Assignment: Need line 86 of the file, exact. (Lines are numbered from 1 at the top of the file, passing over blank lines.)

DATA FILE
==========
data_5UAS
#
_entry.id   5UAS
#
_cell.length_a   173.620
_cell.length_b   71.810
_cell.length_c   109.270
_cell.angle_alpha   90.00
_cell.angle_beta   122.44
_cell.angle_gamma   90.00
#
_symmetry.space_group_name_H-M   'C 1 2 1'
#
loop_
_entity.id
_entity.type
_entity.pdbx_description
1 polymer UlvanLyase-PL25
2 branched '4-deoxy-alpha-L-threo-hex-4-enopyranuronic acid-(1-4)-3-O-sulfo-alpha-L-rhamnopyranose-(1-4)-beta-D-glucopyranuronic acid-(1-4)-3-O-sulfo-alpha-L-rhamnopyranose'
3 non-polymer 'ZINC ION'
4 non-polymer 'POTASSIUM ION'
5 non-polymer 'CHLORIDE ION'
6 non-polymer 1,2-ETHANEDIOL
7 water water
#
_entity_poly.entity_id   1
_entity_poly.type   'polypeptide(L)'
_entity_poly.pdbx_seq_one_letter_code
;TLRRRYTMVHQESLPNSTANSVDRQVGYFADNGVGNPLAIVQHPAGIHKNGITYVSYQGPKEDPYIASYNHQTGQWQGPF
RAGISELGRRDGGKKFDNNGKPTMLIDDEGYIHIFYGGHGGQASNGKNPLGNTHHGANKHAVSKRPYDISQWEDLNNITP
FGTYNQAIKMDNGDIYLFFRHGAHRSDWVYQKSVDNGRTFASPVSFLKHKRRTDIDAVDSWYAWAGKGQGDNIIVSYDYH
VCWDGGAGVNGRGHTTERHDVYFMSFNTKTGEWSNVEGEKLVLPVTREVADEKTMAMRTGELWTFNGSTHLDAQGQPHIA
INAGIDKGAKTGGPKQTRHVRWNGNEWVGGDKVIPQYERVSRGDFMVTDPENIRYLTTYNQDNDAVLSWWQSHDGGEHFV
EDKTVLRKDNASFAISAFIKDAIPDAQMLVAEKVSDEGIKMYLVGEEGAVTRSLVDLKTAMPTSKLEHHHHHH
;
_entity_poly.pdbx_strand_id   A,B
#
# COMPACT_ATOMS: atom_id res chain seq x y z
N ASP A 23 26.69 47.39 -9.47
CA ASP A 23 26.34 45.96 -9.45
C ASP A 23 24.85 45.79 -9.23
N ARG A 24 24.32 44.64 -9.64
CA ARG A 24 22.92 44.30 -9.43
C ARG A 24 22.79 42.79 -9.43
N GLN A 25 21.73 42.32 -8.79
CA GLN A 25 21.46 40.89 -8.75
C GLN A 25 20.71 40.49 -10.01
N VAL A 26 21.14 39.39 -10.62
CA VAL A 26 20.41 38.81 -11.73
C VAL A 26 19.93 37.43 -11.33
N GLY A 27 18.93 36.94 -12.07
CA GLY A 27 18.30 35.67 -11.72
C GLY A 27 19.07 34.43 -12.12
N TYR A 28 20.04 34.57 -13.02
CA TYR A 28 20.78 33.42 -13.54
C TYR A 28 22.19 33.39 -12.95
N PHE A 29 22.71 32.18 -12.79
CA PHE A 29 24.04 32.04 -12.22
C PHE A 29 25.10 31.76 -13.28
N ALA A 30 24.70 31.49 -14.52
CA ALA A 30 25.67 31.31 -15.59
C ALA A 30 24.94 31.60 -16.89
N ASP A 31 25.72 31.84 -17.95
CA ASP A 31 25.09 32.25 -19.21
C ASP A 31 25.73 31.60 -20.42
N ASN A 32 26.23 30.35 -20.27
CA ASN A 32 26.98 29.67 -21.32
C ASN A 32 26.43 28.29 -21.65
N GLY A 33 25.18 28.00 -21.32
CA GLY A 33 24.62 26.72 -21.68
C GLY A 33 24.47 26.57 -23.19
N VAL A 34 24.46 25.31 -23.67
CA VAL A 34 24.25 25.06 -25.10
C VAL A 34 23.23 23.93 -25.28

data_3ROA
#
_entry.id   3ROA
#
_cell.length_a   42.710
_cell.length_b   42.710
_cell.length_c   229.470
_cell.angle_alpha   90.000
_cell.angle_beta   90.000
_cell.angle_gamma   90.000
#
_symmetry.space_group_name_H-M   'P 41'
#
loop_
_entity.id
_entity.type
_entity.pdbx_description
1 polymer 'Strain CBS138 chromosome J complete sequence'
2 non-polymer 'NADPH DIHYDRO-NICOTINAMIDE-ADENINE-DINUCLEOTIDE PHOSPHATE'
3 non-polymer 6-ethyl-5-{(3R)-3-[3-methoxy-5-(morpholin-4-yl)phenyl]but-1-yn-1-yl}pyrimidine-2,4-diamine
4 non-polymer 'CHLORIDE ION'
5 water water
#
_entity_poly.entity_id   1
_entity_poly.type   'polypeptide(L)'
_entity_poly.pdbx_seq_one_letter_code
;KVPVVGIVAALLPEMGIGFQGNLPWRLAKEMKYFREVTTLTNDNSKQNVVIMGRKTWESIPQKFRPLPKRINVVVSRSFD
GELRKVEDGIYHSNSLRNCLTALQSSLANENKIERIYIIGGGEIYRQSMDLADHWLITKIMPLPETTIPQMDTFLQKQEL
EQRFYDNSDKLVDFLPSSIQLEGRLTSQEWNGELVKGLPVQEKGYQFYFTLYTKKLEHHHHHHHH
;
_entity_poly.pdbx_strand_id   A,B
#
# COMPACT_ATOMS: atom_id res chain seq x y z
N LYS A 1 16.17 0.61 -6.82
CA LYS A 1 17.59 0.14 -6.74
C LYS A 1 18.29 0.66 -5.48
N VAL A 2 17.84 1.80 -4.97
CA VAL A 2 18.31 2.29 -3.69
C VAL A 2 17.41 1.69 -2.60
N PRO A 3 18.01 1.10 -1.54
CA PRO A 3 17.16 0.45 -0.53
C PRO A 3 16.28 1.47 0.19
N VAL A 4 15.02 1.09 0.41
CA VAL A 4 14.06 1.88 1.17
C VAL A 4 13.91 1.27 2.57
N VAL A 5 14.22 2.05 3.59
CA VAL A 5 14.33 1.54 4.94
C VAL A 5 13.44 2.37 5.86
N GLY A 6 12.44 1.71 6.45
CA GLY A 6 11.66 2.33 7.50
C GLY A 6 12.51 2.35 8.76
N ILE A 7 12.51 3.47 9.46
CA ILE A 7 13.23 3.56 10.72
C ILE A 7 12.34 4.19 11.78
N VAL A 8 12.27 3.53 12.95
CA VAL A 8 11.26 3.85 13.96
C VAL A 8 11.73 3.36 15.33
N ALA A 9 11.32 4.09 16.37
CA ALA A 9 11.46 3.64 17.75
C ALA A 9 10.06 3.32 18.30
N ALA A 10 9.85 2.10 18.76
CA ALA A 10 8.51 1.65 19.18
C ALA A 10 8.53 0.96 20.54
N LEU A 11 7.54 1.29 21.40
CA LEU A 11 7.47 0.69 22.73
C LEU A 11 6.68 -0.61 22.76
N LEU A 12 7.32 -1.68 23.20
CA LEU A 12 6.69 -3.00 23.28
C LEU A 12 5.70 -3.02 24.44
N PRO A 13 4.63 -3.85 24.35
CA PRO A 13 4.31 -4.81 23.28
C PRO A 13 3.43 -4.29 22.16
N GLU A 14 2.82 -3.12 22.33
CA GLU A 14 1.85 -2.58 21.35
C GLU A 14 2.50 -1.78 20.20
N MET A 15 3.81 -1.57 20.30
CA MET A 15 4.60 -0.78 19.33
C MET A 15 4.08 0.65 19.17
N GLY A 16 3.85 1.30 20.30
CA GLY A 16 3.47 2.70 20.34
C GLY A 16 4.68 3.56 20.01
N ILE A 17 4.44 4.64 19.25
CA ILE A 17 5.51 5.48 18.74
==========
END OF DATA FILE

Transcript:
_symmetry.space_group_name_H-M   'P 41'